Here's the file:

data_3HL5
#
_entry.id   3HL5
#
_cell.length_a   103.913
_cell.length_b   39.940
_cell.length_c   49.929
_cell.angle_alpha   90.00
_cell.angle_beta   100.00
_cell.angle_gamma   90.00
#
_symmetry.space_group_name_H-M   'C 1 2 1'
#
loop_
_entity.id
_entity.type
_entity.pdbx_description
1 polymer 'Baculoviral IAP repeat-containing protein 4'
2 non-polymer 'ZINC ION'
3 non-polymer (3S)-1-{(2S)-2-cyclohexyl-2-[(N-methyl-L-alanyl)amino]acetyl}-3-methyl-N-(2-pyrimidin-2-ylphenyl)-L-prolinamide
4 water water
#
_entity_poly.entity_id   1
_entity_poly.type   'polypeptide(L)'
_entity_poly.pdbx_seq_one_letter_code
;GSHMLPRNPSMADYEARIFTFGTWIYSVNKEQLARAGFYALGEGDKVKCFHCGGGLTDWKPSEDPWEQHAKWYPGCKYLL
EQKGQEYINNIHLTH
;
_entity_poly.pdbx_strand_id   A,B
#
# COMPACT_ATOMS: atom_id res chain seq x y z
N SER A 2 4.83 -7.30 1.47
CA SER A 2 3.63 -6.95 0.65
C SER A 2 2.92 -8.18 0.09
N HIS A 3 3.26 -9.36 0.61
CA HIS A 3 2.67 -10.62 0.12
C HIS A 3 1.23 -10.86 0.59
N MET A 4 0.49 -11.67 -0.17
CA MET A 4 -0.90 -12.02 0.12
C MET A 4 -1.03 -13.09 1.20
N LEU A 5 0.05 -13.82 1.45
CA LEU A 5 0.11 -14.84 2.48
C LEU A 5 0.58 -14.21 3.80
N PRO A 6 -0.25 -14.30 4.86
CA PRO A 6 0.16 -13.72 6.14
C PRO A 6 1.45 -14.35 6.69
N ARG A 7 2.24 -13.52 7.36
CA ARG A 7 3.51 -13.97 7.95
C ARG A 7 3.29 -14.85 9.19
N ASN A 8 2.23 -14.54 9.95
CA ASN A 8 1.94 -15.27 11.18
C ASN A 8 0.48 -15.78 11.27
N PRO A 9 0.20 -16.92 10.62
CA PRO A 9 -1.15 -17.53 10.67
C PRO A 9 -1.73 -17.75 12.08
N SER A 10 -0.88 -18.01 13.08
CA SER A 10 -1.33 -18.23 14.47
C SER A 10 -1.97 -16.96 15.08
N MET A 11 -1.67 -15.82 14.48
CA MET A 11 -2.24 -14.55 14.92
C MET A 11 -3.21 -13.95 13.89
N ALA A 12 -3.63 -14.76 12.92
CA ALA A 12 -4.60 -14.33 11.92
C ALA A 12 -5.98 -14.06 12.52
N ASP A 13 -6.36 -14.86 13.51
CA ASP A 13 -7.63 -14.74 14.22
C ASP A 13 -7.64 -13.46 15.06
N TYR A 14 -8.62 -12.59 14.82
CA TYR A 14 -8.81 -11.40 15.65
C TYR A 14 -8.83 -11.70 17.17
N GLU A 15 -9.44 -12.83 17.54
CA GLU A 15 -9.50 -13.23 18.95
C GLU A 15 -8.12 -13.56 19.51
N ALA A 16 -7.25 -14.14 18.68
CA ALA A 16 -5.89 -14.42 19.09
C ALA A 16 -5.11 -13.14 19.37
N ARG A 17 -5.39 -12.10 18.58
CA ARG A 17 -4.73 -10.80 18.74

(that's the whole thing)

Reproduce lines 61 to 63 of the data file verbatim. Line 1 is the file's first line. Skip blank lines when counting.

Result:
C MET A 11 -3.21 -13.95 13.89
N ALA A 12 -3.63 -14.76 12.92
CA ALA A 12 -4.60 -14.33 11.92